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Sunday, March 9, 2003

Asashoryu going for 3rd straight


By DAVE HUESTON

OSAKA (Kyodo) A yokozuna debutant has never won the Spring Grand Sumo Tournament.

News photo
Asashoryu will make his debut as yokozuna and be the heavy favorite to win the Emperor's Cup at the Spring Grand Tournament in Osaka, beginning Sunday.

That's all about to change if scrappy Mongolian Asashoryu has his say-so when the meet gets under way at the Osaka Prefectural Gymnasium on Sunday.

Still on a euphoric high after brawling his way to two successive championship titles and promotion to sumo's ultimate rank, Asashoryu is showing no signs of retreating from the fray.

"All I need to do is stick to my brand of sumo," said Asashoryu.

With the withdrawal of yokozuna Musashimaru, who is still recovering from wrist surgery, Asashoryu's victory in Osaka would appear a virtual lock barring an unforeseen meltdown in the first bouts of the 15-day event.

He stands on the dawn of a new era of sumo as the lone yokozuna at the Osaka basho after the sun set on the brilliant career of yokozuna Takanohana who retired in January.

After notching outstanding 14-1 records in two straight tournaments, the 22-year-old from Ulan Bator would appear the odds-on favorite to claim the coveted hardware, accomplishing a feat yet to be achieved by a newly promoted yokozuna since the spring meet started half a century ago.

Indeed, Asashoryu's only true enemy at the March 9-23 tournament could be himself.

Ozeki Tochiazuma will sit out due to an injured shoulder and the remaining ozeki brass are all struggling to mount comebacks. They are the first to admit their newfound respect for their former ozeki nemesis.

"Yokozuna Asashoryu attacks from both the right and left side, so he is very difficult to handle," said ozeki Chiyotaikai, who must notch eight wins to keep his rank after sitting out the New Year tourney with an arm injury.

Ozeki Kaio, who missed the last two basho after tearing a tendon in his right arm, said he was also impressed with Asashoryu's explosive growth.

"He has become so much sharper as a wrestler it's amazing." Kaio must also win eight bouts in Osaka to maintain his ozeki status.

Kaio and Chiyotaikai will both need to remain healthy if they expect to challenge Asashoryu while Musoyama, who finished with a just-passing 8-7 mark in January, will also need to make his presence felt to derail the juggernaut.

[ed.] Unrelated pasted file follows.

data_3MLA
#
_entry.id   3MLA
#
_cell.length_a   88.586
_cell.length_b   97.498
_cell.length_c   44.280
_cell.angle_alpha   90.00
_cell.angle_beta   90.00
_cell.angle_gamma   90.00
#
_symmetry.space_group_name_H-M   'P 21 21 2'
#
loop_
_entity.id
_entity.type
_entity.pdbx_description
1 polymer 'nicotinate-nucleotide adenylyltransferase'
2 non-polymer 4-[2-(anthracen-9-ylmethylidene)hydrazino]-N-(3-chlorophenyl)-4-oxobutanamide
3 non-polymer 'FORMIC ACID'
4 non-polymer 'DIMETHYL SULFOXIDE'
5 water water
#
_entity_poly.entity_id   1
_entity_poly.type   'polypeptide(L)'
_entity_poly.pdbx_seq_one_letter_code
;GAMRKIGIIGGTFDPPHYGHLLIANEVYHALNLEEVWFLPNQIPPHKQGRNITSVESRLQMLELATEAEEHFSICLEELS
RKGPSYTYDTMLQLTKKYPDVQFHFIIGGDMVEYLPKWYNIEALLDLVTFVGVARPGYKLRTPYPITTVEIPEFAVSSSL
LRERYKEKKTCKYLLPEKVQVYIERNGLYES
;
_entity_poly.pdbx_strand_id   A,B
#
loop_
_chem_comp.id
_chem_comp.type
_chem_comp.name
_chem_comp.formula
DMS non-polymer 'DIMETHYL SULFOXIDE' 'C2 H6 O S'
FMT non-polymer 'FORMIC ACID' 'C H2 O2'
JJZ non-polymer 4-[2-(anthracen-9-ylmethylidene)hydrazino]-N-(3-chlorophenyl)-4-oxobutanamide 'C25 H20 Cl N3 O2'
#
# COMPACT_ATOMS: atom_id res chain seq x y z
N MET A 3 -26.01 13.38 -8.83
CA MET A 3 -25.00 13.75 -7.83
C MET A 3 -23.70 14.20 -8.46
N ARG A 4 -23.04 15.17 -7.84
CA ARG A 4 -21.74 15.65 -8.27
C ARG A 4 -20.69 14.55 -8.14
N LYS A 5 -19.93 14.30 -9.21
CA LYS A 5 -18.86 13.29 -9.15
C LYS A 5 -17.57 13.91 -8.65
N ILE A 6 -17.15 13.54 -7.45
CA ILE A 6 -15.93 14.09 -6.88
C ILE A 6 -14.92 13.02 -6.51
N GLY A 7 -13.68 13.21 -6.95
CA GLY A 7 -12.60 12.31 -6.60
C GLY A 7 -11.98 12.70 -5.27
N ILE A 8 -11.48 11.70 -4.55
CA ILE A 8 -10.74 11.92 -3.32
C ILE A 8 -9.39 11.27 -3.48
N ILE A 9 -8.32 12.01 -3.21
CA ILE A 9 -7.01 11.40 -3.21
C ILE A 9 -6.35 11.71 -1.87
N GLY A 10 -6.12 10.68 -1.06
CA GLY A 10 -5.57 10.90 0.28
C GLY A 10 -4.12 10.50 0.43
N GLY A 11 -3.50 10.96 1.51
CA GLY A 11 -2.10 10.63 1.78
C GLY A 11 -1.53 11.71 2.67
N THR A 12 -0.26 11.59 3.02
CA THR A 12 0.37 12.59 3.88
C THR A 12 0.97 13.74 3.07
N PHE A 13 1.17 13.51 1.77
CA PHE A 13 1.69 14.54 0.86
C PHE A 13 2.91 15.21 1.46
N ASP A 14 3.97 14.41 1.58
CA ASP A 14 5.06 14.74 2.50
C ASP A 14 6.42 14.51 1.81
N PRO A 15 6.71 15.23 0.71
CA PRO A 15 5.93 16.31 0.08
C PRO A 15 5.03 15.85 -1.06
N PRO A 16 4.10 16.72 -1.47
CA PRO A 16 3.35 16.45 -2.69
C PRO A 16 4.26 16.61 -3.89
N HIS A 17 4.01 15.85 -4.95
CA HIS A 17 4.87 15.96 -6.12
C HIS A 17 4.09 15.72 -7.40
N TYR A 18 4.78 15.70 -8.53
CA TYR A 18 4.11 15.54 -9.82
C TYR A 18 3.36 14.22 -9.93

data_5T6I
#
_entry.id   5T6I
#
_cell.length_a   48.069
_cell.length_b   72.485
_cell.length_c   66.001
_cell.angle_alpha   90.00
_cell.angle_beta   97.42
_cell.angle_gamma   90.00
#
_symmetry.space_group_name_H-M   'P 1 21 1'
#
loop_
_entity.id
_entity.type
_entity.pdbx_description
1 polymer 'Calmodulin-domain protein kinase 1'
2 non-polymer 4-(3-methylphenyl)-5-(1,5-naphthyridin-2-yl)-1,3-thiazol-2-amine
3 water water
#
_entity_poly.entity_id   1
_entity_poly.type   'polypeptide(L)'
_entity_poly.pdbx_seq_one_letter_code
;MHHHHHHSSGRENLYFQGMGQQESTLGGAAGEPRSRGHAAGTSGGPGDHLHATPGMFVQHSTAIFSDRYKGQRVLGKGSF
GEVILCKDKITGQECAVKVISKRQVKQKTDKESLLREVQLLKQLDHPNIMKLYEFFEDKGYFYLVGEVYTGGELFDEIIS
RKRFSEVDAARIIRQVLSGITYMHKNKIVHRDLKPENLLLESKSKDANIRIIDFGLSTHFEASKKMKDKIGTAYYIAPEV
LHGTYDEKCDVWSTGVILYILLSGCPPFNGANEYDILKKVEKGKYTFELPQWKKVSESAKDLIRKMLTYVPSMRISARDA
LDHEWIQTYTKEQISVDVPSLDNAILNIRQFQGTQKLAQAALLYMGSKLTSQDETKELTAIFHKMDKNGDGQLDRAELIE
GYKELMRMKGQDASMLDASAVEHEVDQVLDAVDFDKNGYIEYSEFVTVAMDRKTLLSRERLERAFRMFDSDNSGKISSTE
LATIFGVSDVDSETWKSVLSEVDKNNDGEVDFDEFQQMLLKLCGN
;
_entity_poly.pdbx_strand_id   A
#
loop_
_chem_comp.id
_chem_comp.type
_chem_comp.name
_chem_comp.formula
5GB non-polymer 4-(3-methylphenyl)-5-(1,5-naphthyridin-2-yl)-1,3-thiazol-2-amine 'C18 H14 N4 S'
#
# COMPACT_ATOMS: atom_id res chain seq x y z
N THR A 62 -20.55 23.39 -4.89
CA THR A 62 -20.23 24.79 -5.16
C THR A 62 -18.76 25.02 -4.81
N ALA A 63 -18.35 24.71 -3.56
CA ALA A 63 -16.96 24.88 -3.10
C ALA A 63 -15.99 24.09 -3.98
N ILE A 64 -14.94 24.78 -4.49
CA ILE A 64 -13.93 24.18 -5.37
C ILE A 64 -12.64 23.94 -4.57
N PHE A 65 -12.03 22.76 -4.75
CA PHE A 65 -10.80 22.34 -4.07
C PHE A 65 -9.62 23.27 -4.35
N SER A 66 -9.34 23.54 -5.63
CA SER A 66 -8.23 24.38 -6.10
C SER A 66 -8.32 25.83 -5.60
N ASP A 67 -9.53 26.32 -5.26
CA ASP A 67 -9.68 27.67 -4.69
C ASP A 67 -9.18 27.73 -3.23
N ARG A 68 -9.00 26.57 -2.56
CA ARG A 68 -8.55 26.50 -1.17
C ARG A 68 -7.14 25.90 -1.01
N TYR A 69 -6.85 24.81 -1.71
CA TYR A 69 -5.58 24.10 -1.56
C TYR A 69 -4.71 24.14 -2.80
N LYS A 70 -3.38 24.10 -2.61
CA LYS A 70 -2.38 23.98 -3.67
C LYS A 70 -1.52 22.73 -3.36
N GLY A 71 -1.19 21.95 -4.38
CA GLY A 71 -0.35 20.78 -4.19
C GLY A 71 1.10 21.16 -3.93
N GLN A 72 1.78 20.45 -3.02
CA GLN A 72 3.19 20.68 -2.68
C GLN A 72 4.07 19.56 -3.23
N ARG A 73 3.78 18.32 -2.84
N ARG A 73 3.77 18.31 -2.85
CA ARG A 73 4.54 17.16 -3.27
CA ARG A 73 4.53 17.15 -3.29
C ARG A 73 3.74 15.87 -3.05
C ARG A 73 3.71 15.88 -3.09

One concern for the new yokozuna could be a sore right shoulder, which sidelined him for three days of practice in Osaka. Asashoryu, however, insists he will make a fast recovery and keep his laser-like focus on winning his third straight title.

"If I try to practice too much with this sore arm it wouldn't be good at all. The most important thing is my focus. Since I'm young, I'll recover quickly.

"I'm sure I will have a good bout against Tosanoumi on the first day," said Asashoryu, who beat the newly promoted komusubi on the first day of the last two tournaments.

Should the Mongolian warrior be victorious in Osaka, he will become the first grand champion to win three consecutive titles after former yokozuna Takanohana claimed four straight in 1996.

A refreshing surprise in the chase for the title could be Wakanosato, who impressed in going 11-4 in January to return to the rank of sekiwake.

He will take a big stride toward securing promotion to ozeki if he can notch double-digit wins and spoil Asashoryu's hopes of becoming the first of 10 yokozuna debutants to claim the spring title.

Kotomitsuki, who underwent surgery on his left elbow after going 9-6 in January, is savvy enough to compensate for his poor fitness but fellow sekiwake Takanowaka will sit out the meet with damaged knee ligaments.



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